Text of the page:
6 Studio executives, please clip and save: Eileen Atkins. Maria Bello. Jennifer Coolidge. Frances Conroy. Penélope Cruz. Zooey Deschanel. Jennifer Ehle. Vera Farmiga. Maggie Gyllenhaal. Bryce Dallas Howard. Ashley Judd. Regina King. Lisa Kudrow. Rachel McAdams. Catherine O'Hara. Lupe Ontiveros. Tilda Swinton. Evan Rachel Wood. Michelle Yeoh.
There's not an Oscar nominee on the above list. In other words, the talent pool is deep, diverse, and appallingly underused. So stretch your imaginations, lengthen your casting lists, and, unless you're looking for red-carpet arm candy, stop worrying so much about who looks ''hot.''
The set at the Delacorte Theater in Central Park is filled with debris and metal, the detritus of destruction, a junkyard. Soldiers are in camouflage; officers show bloody wounds. The weird sisters are in modern dress and do not seem crazy.
In this Public Theater version, directed by Moises Kaufman, Liev Schreiber as Macbeth and Jennifer Ehle as his wife are more richly nuanced than the traditional cardboard power couple. Indeed, they are very sexual beings, a fact emphasized by Ehle in her slinky gowns. Lady Macbeth is manipulative, but no more neurotic than your normal wife-on-the-make, till the final breakdown.
Macbeth seems less a tyrant than a man who fervently believes in his own right and destiny to rule. Not very different from others who share that sense of their “vocation.” Of course, he’s a stand-in for Bush. The couple’s plotting to take power appears cool and calculated and could have been organized by Carl Rove.
When murdered King Malcolm’s son declares that he thinks his country is struggling “beneath a yoke,” there’s no doubt which country is meant. And when the troops pass through the real trees in Central Park to come onto the stage, it’s not hard to imagine a metaphor for a modern populace rising against repressive rule. (Or didn’t you know that the Bush administration and Congress have repealed habeas corpus?)
we were shooting the deposition scene with tom wilkinson. as we wait another ad takes our breakfast order. soon after we're called in for hair and make-up, they didn't have to do much with my hair, go figure....then back to holding for coffee, food and hanging out with the director, tony. he tells us what sparked his interest in writing this story.
the long and short of it: a huge company is fughting this civil suit for years, case is about to end when some rookie lawyer finds this document as they clean out one of the storage rooms. this document, if it becomes known, will destory the company and the firm. document never sees the light of day, and that was the first time in the history of the firm that a second-year associate ever made partner. true story.
Plus there are some positive but undetailed reports from Ferreson and Chelsea Spaulding, who got to see preview screenings of the movie.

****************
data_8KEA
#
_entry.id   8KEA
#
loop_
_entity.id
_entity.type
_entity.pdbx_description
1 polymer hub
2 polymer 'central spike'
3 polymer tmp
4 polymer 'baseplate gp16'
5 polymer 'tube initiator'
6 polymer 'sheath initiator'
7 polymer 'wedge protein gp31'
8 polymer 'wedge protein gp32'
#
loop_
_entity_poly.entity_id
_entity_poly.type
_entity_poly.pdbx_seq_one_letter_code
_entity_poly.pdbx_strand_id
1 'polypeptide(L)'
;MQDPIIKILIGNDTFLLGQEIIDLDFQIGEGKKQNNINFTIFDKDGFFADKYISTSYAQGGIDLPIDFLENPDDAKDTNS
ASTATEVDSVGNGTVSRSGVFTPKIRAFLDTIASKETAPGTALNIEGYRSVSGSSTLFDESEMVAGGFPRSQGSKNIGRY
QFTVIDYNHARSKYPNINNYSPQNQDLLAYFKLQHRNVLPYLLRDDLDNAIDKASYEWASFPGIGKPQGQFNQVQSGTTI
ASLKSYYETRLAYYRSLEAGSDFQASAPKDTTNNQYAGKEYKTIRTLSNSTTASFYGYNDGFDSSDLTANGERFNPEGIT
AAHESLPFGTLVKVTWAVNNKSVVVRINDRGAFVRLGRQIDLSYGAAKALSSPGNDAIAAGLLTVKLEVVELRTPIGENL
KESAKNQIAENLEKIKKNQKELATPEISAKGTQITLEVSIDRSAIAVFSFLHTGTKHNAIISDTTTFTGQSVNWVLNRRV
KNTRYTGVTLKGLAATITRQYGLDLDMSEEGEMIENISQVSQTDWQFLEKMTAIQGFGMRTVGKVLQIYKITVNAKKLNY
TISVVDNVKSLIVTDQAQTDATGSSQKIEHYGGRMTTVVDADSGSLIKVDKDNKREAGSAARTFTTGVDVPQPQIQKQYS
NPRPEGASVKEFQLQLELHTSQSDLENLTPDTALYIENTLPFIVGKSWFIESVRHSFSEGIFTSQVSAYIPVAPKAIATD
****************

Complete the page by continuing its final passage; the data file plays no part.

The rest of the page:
Rahul Bose who also dabbles in films like 15 Park Avenue and a fun film like Pyar Ke Side Effects is now working on an American film which is being directed by Santosh Sivan.
The film is called Road to the Sky and being produced by an American company called Echo Lake Productions along with Adirondack Pictures and Santosh Sivan Productions of India. An Israeli story has been painted in Indian colours and presented. The film is based in the pre-independence days in Kerala. “It is the story of a British planter (Linus Roache) and a Malayali boy.” The foreign producers were keen on the film being shot in South Africa or Brazil but Santosh insisted on Munnar as he felt it was one of those hill stations in Kerala that retain an old-world charm.
Bose further tells the story. “This British planter has a tea plant and he thinks of an idea by which he wants to export all the spices abroad. The idea he has is to start a spice route. I belong to the same district and am the son of the Sarpanch of a village. I am a villager, but can speak English well,” says Bose. The film also co-stars British actors Linus Roache and Jennifer Ehle. The film explores the relationship between the planter, his wife (Jennifer Ehle), his lover (Nandita Das) and his aide. Finally, Rahul’s character understands that he has to make a choice and that it is not quite possible to live in two worlds.
But Sivan was the inspiration for Bose to sign the film. “I like working with Sivan because he is a very instinctive artiste. If you get into things like rationalisation with him like asking him why a particular shot is being taken or why a particular scene is being shot, he is at a loss of words. But at the same time if you can tune into the fact that his thoughts are lateral then it’s a huge pleasure working with him,” says Bose.
Though the film is based in 1937, Rahul does not prefer calling the movie as a period film. The film has been shot in picturesque Munnar and has reached the post production stages.
The Road to Sky will premiere at film festivals and will hit the Indian marquee after a while.